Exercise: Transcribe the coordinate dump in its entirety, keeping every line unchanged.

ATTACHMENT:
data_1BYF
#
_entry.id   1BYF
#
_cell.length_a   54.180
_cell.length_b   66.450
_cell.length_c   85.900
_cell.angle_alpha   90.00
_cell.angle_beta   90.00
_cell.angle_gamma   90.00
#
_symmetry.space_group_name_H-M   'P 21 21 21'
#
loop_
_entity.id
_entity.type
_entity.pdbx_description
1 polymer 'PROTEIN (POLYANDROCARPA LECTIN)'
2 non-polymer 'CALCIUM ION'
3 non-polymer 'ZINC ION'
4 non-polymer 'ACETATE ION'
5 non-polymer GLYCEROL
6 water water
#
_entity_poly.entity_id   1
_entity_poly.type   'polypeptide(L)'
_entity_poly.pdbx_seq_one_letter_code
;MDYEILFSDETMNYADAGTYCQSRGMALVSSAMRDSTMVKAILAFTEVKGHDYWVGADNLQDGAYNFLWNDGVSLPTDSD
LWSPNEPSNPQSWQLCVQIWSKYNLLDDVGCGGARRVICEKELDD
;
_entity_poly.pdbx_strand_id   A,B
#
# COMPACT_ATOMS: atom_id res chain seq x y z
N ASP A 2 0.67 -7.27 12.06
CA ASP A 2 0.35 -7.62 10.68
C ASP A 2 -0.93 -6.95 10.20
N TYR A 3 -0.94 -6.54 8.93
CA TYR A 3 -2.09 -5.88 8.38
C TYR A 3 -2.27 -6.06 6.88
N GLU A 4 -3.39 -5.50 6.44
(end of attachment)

data_1BYF
#
_entry.id   1BYF
#
_cell.length_a   54.180
_cell.length_b   66.450
_cell.length_c   85.900
_cell.angle_alpha   90.00
_cell.angle_beta   90.00
_cell.angle_gamma   90.00
#
_symmetry.space_group_name_H-M   'P 21 21 21'
#
loop_
_entity.id
_entity.type
_entity.pdbx_description
1 polymer 'PROTEIN (POLYANDROCARPA LECTIN)'
2 non-polymer 'CALCIUM ION'
3 non-polymer 'ZINC ION'
4 non-polymer 'ACETATE ION'
5 non-polymer GLYCEROL
6 water water
#
_entity_poly.entity_id   1
_entity_poly.type   'polypeptide(L)'
_entity_poly.pdbx_seq_one_letter_code
;MDYEILFSDETMNYADAGTYCQSRGMALVSSAMRDSTMVKAILAFTEVKGHDYWVGADNLQDGAYNFLWNDGVSLPTDSD
LWSPNEPSNPQSWQLCVQIWSKYNLLDDVGCGGARRVICEKELDD
;
_entity_poly.pdbx_strand_id   A,B
#
# COMPACT_ATOMS: atom_id res chain seq x y z
N ASP A 2 0.67 -7.27 12.06
CA ASP A 2 0.35 -7.62 10.68
C ASP A 2 -0.93 -6.95 10.20
N TYR A 3 -0.94 -6.54 8.93
CA TYR A 3 -2.09 -5.88 8.38
C TYR A 3 -2.27 -6.06 6.88
N GLU A 4 -3.39 -5.50 6.44